Mixed reactions over new hotel in downtown Logan

Construction on the new Hampton Inn on 200 North and Main in Logan has started. Road closures and big machinery on the site have caused delays, curiosity and controversy. Logan Mayor Craig Petersen is excited about the project and the energy it will bring to downtown. Some Logan residents, however, don’t share his enthusiasm and are concerned about the possible negative affects it could have on the downtown area.

According to Rich Anderson, Logan City Chief Financial Officer, Logan City acquired the 1.63 acres the hotel is being built on between 1999 and 2002 with four separate transactions totaling $1,315,500. Last year the high profile corner lot was sold to the Hampton Inn developers Matt Weston and Weston Logan Inc. for $996,974, resulting in a loss of $318,526 to Logan City tax payers.

An appraisal of the property’s value was unavailable. However, Logan City Economic Development Director Kirk Jensen stated, “In that part in the core of downtown you might be looking at perhaps a million dollars an acre.” Weston purchased the entire 1.63 acres for less than a million dollars, putting the price per acre closer to $600,000. Although the city took a loss on the parcel, both Mayor Petersen and Director Jensen believe that the purchase price was fair.

When the property was purchased by the city they intended to use it for a new library. Mayor Petersen says, “Since I’ve been here our clear goal has been that that is not the place for the library. What we want to put there is commercial activity.” Petersen also believes the current library located adjacent to the hotel construction site should also be used for commercial activity.

Construction of the hotel has raised some eyebrows as parts of 200 North were restricted earlier this week putting more strain on an already congested intersection. Residents are also concerned about how the project will affect parking in downtown. Parking is not a concern for Mayor Petersen. He says that there will be a parking stall for every room in the hotel. In a Planning Commission meeting in October of last year, Weston said, “There will be a cross access agreement for parking. Hilton Hotel requires reserved parking for diamond members so there will be a couple of spots near the entrance reserved, other than that it will be open public parking.”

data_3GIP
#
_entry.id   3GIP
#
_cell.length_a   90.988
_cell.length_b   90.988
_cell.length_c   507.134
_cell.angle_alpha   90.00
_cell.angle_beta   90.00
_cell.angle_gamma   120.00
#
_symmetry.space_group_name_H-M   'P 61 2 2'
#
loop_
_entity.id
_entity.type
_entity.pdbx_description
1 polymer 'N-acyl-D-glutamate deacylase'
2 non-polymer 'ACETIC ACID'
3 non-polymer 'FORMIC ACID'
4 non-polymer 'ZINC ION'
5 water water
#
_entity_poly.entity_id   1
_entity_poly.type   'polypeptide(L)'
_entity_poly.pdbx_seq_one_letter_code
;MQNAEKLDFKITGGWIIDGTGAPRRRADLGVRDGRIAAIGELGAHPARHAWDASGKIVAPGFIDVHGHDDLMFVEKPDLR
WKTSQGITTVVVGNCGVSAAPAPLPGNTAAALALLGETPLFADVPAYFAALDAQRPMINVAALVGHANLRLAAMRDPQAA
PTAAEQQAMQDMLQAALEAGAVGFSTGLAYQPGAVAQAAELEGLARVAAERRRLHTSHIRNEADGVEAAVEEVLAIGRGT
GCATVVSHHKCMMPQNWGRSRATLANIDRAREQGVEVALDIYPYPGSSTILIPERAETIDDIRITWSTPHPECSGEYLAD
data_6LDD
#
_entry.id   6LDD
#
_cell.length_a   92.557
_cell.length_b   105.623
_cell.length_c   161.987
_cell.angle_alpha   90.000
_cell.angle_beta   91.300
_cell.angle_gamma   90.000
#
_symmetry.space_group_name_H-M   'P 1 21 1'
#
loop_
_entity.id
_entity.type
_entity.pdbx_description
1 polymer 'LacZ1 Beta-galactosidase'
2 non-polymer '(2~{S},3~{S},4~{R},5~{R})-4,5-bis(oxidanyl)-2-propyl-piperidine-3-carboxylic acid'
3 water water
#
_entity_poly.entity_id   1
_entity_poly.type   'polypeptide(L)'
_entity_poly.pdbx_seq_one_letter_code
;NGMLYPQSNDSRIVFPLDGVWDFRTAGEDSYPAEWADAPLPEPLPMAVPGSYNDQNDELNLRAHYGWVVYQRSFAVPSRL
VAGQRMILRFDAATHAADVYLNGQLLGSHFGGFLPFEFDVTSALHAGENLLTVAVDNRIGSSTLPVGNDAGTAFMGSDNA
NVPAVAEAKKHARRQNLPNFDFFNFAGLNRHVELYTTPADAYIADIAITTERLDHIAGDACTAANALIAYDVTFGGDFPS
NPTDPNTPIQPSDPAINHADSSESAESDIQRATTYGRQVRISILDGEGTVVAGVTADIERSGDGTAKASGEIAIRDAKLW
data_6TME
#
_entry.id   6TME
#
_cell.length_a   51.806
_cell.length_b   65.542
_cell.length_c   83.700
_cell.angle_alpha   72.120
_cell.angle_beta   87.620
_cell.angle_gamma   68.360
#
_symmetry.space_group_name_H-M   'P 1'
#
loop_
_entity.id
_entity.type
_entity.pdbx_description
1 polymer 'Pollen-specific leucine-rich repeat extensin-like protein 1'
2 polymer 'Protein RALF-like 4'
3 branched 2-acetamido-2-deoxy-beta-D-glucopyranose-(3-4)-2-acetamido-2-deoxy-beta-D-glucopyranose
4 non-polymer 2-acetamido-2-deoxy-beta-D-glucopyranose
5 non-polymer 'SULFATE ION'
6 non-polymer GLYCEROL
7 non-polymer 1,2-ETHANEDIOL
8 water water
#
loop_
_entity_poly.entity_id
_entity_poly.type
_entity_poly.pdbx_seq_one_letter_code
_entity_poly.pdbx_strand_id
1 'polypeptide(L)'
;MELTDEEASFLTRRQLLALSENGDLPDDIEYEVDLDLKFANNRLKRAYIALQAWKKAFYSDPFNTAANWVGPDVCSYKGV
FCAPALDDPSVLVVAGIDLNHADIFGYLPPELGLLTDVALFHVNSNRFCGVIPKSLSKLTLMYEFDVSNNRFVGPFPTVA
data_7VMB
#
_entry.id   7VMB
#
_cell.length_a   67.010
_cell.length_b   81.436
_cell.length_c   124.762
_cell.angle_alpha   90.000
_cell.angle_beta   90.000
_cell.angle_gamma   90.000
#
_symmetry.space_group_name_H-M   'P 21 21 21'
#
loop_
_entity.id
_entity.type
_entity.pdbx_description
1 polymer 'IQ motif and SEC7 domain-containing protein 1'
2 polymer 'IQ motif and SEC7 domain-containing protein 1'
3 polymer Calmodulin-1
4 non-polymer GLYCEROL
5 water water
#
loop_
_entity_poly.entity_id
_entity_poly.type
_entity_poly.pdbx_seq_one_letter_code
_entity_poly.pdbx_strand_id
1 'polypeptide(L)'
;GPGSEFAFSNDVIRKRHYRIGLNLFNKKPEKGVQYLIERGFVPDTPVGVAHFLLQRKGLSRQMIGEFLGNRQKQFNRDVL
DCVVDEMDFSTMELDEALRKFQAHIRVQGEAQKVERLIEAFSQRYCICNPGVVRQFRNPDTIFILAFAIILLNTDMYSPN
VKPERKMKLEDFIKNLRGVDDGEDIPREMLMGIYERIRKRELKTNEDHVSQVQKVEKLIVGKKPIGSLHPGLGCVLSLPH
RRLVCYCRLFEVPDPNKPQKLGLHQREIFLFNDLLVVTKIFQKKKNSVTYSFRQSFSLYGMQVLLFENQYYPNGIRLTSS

Opposition to the project was noted on the Cache Valley Daily Facebook page after an article, Logan City finding additional parking for new hotel on 200 North Main, was published last week. Diana Wiegand said, “Goodbye beautiful downtown parking.” Veronica DeSoto Thorsted voiced her concern, “This is such a bad idea. We have enough issues with traffic in that area.” Other concerns had nothing to do with potential parking problems. “What an eye sore,” commented Logan resident Katy Neilson. After seeing an artist’s rendition of what the hotel will look like, Ashlynn Jimenez said, “That is going to look awful.” Not all reaction to the development was negative. Tony Anderson is excited about the future hotel, “Just really glad this project is happening. Love seeing downtown grow.”

Mayor Petersen doesn’t believe the hotel will have any impact on traffic on the intersection of 200 North and Main. Both roads are managed by UDOT, not Logan City. “We don’t have decision making authority on those roads,” stated Petersen. “Main Street has a steady traffic flow of about 35,000 cars. What we are talking about is another 100 vehicles, at most, associated with the hotel.”

Concerns have also been raised by hotels already operating in the area. Weston was sued by Shree Ganesh, current owner of the Weston Inn. Ganesh said he would not have purchased the Weston Inn from Weston if he knew about his plans to build another hotel across the street. An owner of another downtown hotel, who wished to comment anonymously, worries about a decline in guests as events like the Cache Valley Cruise-In and Utah Festival Opera have recently waned in popularity. They worry that 102 more hotel rooms in the area will have an adverse effect on their business.

Construction on the new Hampton Inn is expected to be completed sometime next year. Vice President of the Planning Commission David Butterfield called the Hampton Inn, “a good anchor project” foreshadowing the changes expected to come to downtown in the coming years.

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